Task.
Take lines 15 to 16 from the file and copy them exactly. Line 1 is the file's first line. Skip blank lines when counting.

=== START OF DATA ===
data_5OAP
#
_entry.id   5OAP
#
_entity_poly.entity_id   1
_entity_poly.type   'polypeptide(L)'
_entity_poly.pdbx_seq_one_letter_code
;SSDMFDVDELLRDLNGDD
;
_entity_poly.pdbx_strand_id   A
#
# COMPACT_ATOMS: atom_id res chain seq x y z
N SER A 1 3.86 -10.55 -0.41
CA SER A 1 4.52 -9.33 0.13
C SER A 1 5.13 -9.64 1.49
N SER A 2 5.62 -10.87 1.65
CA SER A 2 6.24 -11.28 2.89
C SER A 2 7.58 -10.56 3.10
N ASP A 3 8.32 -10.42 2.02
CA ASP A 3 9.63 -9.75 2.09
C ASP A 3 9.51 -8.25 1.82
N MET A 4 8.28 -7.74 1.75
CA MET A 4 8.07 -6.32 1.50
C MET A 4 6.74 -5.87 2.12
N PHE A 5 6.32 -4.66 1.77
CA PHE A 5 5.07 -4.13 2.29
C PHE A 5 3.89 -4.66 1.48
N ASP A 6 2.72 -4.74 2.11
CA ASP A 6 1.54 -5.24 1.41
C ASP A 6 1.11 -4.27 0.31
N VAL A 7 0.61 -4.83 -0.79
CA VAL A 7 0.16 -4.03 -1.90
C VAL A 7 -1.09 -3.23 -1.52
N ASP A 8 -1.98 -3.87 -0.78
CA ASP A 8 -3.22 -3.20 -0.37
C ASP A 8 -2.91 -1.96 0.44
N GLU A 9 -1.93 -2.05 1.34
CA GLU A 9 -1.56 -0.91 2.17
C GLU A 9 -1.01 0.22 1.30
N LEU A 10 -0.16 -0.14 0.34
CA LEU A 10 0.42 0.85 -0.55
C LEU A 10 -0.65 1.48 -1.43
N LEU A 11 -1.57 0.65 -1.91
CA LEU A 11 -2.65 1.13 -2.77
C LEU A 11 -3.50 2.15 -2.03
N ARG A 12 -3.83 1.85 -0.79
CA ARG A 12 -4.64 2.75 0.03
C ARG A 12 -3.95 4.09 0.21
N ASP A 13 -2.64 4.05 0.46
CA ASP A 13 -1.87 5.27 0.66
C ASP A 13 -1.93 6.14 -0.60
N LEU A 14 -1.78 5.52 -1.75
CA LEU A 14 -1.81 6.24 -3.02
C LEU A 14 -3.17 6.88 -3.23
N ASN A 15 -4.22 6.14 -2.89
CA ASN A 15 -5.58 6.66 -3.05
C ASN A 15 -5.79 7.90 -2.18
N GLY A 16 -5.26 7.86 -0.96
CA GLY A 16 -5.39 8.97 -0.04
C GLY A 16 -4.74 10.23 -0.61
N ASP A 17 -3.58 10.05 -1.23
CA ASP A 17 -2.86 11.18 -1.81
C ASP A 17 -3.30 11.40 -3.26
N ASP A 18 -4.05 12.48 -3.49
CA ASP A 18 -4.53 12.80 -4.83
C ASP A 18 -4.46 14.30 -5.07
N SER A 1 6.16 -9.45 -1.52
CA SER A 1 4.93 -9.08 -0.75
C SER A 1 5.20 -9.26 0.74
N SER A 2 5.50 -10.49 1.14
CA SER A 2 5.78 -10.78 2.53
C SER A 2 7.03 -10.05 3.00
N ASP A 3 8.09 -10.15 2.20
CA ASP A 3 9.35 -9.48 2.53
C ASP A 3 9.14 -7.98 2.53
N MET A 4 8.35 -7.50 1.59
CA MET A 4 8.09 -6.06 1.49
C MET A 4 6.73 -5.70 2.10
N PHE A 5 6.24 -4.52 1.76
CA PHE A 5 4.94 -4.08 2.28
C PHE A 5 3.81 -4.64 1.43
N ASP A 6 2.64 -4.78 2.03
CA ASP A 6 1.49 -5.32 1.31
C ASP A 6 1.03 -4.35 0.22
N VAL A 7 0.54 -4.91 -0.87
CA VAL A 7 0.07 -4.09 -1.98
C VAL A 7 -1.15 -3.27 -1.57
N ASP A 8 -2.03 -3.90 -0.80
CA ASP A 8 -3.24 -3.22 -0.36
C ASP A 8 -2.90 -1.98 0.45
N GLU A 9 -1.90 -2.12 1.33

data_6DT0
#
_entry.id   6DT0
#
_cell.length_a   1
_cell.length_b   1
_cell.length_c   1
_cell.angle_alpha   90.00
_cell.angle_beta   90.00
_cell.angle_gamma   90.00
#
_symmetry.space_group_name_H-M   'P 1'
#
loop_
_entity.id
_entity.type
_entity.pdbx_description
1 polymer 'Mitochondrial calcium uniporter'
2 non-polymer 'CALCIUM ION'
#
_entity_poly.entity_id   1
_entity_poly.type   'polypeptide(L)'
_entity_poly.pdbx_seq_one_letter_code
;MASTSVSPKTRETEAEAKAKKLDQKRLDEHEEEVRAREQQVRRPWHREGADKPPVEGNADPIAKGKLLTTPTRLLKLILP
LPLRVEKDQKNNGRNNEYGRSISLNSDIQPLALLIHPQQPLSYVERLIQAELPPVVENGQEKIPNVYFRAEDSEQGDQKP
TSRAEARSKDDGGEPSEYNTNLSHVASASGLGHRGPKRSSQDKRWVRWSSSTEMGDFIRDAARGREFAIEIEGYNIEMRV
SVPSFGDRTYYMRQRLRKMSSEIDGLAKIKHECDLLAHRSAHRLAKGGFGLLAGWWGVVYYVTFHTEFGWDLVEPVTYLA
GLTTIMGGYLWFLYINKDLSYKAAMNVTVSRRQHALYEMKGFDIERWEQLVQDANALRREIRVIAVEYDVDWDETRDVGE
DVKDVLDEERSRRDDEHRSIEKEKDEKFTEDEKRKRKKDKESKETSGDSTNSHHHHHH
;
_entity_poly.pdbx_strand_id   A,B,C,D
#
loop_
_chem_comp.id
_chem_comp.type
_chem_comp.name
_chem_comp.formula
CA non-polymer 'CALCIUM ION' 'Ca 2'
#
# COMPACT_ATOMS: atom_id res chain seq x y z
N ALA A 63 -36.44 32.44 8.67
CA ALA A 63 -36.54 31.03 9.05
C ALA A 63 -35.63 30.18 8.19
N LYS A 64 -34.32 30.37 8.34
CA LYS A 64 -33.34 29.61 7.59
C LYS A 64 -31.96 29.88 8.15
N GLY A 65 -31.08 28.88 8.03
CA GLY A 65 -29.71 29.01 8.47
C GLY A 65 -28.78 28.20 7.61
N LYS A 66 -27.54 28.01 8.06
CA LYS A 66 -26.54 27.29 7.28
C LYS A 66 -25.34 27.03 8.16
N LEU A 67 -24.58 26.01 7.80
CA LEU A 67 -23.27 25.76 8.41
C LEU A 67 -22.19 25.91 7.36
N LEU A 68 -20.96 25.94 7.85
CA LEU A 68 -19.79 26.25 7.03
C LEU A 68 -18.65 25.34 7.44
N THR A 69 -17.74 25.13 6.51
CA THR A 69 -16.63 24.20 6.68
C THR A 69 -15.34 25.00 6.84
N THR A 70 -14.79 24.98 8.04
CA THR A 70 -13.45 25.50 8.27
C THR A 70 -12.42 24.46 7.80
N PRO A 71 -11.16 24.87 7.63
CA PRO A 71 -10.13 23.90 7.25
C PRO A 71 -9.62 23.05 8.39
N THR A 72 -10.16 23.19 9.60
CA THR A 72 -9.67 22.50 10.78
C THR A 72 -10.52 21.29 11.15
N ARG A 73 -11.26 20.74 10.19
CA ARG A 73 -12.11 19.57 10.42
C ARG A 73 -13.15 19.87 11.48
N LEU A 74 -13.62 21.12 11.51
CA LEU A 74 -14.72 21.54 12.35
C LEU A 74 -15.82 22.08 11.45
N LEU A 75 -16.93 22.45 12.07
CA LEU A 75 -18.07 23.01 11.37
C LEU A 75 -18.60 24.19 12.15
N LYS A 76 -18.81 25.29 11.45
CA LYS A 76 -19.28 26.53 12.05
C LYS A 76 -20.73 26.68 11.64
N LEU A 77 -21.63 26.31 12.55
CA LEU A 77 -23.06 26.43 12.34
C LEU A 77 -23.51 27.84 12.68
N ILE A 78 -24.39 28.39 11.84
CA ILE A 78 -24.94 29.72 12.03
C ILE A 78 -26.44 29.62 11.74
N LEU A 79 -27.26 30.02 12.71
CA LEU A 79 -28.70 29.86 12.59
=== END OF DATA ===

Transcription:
C SER A 1 5.13 -9.64 1.49
N SER A 2 5.62 -10.87 1.65